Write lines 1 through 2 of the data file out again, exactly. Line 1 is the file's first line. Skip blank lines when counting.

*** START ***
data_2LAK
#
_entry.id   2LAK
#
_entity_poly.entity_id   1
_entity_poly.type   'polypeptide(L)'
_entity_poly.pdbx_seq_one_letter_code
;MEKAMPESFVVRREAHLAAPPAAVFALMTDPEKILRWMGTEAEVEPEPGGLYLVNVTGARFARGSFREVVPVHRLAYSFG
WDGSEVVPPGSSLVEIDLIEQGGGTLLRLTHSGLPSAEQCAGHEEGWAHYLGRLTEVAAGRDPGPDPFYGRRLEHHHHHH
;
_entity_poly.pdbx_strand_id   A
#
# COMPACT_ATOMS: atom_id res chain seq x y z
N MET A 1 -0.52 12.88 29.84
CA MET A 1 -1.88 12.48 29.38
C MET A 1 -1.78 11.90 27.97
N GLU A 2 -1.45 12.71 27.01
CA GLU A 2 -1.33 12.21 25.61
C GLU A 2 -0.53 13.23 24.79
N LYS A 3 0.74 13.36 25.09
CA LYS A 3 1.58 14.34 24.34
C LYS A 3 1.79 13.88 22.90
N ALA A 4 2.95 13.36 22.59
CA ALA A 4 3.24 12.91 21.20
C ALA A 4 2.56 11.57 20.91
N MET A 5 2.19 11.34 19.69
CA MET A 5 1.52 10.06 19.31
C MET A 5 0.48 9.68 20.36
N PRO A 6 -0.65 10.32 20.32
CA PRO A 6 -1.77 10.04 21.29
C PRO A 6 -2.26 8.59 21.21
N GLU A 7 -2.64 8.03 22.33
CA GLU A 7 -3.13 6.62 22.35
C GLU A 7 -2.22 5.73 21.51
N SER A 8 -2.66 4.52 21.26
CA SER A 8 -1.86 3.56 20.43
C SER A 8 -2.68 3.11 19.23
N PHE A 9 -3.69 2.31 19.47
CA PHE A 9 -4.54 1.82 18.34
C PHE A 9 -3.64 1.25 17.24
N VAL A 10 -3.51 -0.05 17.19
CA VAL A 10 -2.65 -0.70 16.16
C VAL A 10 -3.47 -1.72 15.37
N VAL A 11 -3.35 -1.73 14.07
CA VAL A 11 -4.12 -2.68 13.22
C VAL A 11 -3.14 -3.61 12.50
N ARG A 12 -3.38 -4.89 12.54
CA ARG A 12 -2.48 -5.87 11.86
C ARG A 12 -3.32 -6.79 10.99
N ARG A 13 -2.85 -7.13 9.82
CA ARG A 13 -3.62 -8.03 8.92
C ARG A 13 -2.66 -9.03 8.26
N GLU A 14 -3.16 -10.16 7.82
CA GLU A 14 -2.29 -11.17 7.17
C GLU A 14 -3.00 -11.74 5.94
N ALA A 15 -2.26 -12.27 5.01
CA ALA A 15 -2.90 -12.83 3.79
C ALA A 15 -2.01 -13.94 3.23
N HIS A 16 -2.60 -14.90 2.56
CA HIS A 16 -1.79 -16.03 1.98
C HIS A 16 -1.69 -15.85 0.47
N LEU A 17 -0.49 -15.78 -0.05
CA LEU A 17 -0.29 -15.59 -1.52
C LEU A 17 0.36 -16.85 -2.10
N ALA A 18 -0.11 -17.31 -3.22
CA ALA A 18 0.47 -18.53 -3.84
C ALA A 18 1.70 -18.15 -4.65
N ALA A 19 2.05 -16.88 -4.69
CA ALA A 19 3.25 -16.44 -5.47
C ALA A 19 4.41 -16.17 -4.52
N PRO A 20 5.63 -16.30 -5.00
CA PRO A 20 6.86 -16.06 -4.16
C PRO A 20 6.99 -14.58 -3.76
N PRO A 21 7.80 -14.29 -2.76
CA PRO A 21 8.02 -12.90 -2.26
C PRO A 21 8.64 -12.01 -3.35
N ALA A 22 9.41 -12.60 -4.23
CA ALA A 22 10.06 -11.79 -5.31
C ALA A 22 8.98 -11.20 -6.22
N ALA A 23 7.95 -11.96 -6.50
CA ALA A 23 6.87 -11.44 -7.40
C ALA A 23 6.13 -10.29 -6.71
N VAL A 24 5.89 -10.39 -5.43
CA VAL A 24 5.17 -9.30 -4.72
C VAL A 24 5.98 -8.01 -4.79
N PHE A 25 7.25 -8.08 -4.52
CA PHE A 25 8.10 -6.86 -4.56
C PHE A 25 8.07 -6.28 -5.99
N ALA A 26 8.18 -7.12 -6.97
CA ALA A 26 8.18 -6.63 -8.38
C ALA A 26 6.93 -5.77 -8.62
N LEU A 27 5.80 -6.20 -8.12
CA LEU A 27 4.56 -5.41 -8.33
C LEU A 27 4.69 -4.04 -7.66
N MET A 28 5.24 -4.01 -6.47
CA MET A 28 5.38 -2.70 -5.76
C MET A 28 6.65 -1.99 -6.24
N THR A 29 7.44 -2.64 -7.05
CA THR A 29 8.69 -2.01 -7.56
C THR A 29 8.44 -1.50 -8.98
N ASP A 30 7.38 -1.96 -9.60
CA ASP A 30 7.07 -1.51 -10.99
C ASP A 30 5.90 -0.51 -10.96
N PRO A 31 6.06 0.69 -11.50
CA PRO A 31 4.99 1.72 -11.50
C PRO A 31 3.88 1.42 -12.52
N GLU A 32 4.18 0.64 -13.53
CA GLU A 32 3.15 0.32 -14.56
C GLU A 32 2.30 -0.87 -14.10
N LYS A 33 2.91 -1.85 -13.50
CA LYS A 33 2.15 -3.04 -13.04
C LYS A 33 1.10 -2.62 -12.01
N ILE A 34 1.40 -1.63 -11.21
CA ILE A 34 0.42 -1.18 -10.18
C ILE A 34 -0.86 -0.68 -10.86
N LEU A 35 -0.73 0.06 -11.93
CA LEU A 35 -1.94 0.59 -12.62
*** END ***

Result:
data_2LAK
#